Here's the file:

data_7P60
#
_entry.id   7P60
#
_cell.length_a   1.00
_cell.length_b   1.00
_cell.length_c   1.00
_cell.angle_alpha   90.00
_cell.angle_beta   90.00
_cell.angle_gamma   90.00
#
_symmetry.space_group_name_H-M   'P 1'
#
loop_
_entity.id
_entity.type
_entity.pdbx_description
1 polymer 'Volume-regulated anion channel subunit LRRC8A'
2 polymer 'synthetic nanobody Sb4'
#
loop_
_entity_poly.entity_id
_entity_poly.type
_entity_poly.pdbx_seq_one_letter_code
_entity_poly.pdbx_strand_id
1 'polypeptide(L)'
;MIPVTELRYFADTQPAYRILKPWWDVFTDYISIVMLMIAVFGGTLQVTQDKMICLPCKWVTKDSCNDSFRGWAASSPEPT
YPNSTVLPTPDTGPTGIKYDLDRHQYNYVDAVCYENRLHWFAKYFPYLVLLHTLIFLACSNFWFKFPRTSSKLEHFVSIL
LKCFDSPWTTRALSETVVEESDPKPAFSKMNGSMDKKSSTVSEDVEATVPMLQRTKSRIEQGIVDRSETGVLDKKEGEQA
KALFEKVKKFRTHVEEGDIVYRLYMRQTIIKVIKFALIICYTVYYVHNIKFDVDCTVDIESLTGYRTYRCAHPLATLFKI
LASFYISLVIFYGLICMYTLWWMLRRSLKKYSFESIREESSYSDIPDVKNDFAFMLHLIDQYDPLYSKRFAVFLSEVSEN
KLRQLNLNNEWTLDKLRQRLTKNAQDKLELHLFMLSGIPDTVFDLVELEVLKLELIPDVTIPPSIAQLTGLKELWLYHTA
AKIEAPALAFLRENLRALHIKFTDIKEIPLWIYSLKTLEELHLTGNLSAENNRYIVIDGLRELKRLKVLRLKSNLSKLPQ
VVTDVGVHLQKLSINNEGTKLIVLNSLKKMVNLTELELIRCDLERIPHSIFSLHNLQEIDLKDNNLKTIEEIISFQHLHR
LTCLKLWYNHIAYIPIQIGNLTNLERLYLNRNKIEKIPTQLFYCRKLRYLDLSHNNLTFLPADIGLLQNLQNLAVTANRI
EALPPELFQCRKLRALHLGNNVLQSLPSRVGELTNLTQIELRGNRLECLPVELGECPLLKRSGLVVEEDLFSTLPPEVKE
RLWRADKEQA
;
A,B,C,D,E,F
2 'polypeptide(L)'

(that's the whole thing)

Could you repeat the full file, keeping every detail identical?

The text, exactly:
data_7P60
#
_entry.id   7P60
#
_cell.length_a   1.00
_cell.length_b   1.00
_cell.length_c   1.00
_cell.angle_alpha   90.00
_cell.angle_beta   90.00
_cell.angle_gamma   90.00
#
_symmetry.space_group_name_H-M   'P 1'
#
loop_
_entity.id
_entity.type
_entity.pdbx_description
1 polymer 'Volume-regulated anion channel subunit LRRC8A'
2 polymer 'synthetic nanobody Sb4'
#
loop_
_entity_poly.entity_id
_entity_poly.type
_entity_poly.pdbx_seq_one_letter_code
_entity_poly.pdbx_strand_id
1 'polypeptide(L)'
;MIPVTELRYFADTQPAYRILKPWWDVFTDYISIVMLMIAVFGGTLQVTQDKMICLPCKWVTKDSCNDSFRGWAASSPEPT
YPNSTVLPTPDTGPTGIKYDLDRHQYNYVDAVCYENRLHWFAKYFPYLVLLHTLIFLACSNFWFKFPRTSSKLEHFVSIL
LKCFDSPWTTRALSETVVEESDPKPAFSKMNGSMDKKSSTVSEDVEATVPMLQRTKSRIEQGIVDRSETGVLDKKEGEQA
KALFEKVKKFRTHVEEGDIVYRLYMRQTIIKVIKFALIICYTVYYVHNIKFDVDCTVDIESLTGYRTYRCAHPLATLFKI
LASFYISLVIFYGLICMYTLWWMLRRSLKKYSFESIREESSYSDIPDVKNDFAFMLHLIDQYDPLYSKRFAVFLSEVSEN
KLRQLNLNNEWTLDKLRQRLTKNAQDKLELHLFMLSGIPDTVFDLVELEVLKLELIPDVTIPPSIAQLTGLKELWLYHTA
AKIEAPALAFLRENLRALHIKFTDIKEIPLWIYSLKTLEELHLTGNLSAENNRYIVIDGLRELKRLKVLRLKSNLSKLPQ
VVTDVGVHLQKLSINNEGTKLIVLNSLKKMVNLTELELIRCDLERIPHSIFSLHNLQEIDLKDNNLKTIEEIISFQHLHR
LTCLKLWYNHIAYIPIQIGNLTNLERLYLNRNKIEKIPTQLFYCRKLRYLDLSHNNLTFLPADIGLLQNLQNLAVTANRI
EALPPELFQCRKLRALHLGNNVLQSLPSRVGELTNLTQIELRGNRLECLPVELGECPLLKRSGLVVEEDLFSTLPPEVKE
RLWRADKEQA
;
A,B,C,D,E,F
2 'polypeptide(L)'